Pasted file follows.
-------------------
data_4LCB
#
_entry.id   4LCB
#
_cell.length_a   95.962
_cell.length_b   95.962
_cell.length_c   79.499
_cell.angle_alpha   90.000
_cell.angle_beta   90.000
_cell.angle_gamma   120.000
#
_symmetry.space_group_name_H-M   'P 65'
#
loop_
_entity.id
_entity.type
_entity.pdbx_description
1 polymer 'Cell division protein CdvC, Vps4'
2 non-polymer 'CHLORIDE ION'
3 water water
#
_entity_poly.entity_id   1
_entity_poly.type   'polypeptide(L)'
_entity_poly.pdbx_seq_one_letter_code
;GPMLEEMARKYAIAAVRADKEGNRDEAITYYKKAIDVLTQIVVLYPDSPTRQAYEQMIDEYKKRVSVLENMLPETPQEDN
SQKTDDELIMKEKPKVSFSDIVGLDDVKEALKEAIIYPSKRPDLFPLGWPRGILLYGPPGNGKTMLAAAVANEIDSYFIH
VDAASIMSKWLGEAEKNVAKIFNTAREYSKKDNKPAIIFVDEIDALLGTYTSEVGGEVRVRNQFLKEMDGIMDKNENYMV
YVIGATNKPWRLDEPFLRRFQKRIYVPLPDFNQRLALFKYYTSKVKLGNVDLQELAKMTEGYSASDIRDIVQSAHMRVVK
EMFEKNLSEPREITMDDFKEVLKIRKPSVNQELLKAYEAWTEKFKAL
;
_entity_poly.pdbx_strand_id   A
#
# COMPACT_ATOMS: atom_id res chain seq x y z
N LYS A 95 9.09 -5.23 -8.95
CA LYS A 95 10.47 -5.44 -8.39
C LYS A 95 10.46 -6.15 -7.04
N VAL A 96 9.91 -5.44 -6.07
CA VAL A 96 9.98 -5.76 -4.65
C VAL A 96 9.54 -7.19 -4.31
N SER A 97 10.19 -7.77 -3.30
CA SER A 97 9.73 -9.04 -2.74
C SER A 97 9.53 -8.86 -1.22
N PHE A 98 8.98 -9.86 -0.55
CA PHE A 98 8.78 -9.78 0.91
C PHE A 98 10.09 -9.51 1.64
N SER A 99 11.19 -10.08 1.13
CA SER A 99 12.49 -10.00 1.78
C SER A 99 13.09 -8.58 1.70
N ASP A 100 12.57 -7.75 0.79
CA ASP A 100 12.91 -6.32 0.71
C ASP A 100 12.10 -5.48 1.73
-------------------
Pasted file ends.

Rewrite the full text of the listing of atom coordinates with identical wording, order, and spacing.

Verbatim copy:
data_4LCB
#
_entry.id   4LCB
#
_cell.length_a   95.962
_cell.length_b   95.962
_cell.length_c   79.499
_cell.angle_alpha   90.000
_cell.angle_beta   90.000
_cell.angle_gamma   120.000
#
_symmetry.space_group_name_H-M   'P 65'
#
loop_
_entity.id
_entity.type
_entity.pdbx_description
1 polymer 'Cell division protein CdvC, Vps4'
2 non-polymer 'CHLORIDE ION'
3 water water
#
_entity_poly.entity_id   1
_entity_poly.type   'polypeptide(L)'
_entity_poly.pdbx_seq_one_letter_code
;GPMLEEMARKYAIAAVRADKEGNRDEAITYYKKAIDVLTQIVVLYPDSPTRQAYEQMIDEYKKRVSVLENMLPETPQEDN
SQKTDDELIMKEKPKVSFSDIVGLDDVKEALKEAIIYPSKRPDLFPLGWPRGILLYGPPGNGKTMLAAAVANEIDSYFIH
VDAASIMSKWLGEAEKNVAKIFNTAREYSKKDNKPAIIFVDEIDALLGTYTSEVGGEVRVRNQFLKEMDGIMDKNENYMV
YVIGATNKPWRLDEPFLRRFQKRIYVPLPDFNQRLALFKYYTSKVKLGNVDLQELAKMTEGYSASDIRDIVQSAHMRVVK
EMFEKNLSEPREITMDDFKEVLKIRKPSVNQELLKAYEAWTEKFKAL
;
_entity_poly.pdbx_strand_id   A
#
# COMPACT_ATOMS: atom_id res chain seq x y z
N LYS A 95 9.09 -5.23 -8.95
CA LYS A 95 10.47 -5.44 -8.39
C LYS A 95 10.46 -6.15 -7.04
N VAL A 96 9.91 -5.44 -6.07
CA VAL A 96 9.98 -5.76 -4.65
C VAL A 96 9.54 -7.19 -4.31
N SER A 97 10.19 -7.77 -3.30
CA SER A 97 9.73 -9.04 -2.74
C SER A 97 9.53 -8.86 -1.22
N PHE A 98 8.98 -9.86 -0.55
CA PHE A 98 8.78 -9.78 0.91
C PHE A 98 10.09 -9.51 1.64
N SER A 99 11.19 -10.08 1.13
CA SER A 99 12.49 -10.00 1.78
C SER A 99 13.09 -8.58 1.70
N ASP A 100 12.57 -7.75 0.79
CA ASP A 100 12.91 -6.32 0.71
C ASP A 100 12.10 -5.48 1.73